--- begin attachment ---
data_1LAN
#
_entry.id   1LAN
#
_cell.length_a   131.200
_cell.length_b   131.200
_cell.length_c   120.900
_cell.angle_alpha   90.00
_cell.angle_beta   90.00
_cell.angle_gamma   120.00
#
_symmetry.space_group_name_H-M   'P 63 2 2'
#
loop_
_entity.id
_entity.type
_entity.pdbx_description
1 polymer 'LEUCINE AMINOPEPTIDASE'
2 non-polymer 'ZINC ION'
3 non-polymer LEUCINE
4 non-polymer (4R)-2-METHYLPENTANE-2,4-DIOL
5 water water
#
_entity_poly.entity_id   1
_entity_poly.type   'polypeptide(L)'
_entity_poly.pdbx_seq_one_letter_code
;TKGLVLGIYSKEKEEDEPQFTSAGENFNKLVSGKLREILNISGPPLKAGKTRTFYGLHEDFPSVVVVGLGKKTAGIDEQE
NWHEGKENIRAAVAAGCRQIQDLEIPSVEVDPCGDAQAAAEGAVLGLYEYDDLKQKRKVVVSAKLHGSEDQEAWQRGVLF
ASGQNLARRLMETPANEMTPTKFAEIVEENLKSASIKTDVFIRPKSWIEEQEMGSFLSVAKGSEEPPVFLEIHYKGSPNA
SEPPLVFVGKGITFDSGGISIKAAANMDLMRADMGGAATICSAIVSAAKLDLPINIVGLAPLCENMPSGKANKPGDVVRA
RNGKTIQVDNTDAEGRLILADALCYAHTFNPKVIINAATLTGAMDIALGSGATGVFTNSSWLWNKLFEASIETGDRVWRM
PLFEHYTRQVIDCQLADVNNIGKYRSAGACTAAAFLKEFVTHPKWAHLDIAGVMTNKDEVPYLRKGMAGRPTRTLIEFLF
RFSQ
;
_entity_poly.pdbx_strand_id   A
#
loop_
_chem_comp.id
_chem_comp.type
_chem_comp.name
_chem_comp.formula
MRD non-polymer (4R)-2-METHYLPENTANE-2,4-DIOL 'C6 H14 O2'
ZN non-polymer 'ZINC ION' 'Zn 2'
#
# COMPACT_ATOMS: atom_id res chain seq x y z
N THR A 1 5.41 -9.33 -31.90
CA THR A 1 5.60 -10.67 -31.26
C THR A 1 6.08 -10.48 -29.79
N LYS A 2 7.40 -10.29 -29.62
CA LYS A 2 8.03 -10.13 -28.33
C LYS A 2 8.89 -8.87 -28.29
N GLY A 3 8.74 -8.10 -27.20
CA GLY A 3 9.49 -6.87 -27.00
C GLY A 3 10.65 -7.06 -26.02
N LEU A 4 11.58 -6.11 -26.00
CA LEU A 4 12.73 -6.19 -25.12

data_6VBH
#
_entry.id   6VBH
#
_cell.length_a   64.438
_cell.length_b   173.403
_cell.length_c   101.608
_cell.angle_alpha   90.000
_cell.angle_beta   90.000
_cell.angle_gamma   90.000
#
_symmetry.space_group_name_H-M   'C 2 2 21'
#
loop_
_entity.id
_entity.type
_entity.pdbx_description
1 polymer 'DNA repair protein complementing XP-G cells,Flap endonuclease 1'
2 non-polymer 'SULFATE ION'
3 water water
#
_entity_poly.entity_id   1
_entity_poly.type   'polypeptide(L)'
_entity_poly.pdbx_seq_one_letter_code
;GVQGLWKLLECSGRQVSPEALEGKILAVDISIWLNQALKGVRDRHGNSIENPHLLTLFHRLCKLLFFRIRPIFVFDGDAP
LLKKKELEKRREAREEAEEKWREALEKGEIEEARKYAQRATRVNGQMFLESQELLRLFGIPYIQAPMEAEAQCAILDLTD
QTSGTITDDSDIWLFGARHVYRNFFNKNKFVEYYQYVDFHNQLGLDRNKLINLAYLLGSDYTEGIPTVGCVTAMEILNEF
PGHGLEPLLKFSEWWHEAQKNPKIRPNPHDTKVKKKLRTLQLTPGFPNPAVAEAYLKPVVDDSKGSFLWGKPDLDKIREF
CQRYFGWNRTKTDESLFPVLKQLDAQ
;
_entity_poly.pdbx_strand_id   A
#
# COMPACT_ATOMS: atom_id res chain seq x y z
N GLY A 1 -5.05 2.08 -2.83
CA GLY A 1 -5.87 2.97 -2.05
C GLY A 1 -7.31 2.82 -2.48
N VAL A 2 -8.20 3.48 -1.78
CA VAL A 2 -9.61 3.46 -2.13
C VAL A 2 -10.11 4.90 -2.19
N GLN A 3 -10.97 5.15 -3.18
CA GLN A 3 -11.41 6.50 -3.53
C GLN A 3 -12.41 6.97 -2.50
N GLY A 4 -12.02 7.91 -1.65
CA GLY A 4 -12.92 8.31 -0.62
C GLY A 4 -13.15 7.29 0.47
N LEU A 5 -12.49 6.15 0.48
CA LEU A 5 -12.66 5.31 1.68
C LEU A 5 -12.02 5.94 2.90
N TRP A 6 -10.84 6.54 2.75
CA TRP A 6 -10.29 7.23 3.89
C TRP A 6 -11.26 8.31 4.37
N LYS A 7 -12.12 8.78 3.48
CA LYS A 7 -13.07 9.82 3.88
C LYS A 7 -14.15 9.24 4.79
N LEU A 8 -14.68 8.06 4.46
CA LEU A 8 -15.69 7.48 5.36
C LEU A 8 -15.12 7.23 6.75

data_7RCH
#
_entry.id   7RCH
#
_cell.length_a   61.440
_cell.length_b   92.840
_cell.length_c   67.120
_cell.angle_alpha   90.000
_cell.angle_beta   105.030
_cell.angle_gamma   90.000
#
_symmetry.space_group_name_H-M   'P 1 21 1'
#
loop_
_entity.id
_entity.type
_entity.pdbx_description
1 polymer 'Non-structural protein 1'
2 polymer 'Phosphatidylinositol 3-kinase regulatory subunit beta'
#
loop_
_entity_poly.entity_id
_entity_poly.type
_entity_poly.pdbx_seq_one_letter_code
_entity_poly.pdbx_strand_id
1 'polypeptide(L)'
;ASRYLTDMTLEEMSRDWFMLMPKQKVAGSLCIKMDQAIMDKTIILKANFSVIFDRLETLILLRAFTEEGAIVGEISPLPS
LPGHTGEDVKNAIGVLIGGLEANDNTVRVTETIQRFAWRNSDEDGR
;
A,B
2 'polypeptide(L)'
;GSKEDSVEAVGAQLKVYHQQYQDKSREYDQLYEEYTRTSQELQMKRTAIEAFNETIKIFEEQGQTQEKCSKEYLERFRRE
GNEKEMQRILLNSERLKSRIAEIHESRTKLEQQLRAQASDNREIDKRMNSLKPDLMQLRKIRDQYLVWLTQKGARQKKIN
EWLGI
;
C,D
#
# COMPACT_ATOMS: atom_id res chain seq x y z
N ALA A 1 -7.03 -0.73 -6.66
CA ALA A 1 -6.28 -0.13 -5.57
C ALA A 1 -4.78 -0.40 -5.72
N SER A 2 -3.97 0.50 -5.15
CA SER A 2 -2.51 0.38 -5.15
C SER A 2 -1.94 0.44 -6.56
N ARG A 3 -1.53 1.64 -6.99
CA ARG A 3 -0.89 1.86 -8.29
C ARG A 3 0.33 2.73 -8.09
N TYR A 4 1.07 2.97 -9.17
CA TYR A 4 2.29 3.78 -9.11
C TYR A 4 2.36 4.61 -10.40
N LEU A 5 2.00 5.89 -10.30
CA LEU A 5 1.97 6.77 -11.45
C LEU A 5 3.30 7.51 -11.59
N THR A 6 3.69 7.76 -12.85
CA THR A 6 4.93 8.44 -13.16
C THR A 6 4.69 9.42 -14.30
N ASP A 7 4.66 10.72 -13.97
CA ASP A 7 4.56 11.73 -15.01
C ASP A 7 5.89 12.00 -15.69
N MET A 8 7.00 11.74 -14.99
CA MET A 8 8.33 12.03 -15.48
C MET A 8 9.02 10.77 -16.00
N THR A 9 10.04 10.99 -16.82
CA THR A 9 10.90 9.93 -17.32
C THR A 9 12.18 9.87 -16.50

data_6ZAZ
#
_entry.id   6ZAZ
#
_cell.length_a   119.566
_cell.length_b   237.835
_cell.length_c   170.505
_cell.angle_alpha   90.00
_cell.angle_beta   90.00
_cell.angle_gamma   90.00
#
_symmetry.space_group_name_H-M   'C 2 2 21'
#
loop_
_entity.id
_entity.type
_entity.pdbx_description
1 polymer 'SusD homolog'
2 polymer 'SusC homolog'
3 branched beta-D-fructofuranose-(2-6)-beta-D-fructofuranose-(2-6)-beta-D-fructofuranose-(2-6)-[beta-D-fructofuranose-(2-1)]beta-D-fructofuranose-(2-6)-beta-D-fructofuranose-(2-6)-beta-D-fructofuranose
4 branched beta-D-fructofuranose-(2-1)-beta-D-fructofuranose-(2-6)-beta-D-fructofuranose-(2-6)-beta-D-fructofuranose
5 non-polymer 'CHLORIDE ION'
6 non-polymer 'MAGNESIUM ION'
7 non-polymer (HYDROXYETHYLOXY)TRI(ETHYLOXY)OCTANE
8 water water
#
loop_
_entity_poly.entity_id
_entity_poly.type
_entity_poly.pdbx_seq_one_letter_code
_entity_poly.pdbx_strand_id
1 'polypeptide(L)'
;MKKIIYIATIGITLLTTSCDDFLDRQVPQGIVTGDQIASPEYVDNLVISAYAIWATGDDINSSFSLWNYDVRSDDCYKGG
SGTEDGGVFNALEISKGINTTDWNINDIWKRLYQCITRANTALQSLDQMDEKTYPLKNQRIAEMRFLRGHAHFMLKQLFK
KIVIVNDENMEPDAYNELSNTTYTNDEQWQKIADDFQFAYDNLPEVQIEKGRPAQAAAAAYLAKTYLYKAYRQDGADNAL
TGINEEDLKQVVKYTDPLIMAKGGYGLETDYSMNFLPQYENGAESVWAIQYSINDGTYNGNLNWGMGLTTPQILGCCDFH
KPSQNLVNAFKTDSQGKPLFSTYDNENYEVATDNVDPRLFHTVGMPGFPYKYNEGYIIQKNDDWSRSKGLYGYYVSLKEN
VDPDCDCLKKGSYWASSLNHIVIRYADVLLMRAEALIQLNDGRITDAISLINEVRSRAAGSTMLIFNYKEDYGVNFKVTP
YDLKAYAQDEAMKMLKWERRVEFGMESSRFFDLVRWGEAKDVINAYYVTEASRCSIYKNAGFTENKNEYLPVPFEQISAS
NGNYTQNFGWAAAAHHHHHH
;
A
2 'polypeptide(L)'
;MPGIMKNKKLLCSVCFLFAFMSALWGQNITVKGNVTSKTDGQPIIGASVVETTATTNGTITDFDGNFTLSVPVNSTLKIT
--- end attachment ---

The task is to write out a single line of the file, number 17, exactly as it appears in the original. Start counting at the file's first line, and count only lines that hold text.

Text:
_entity.pdbx_description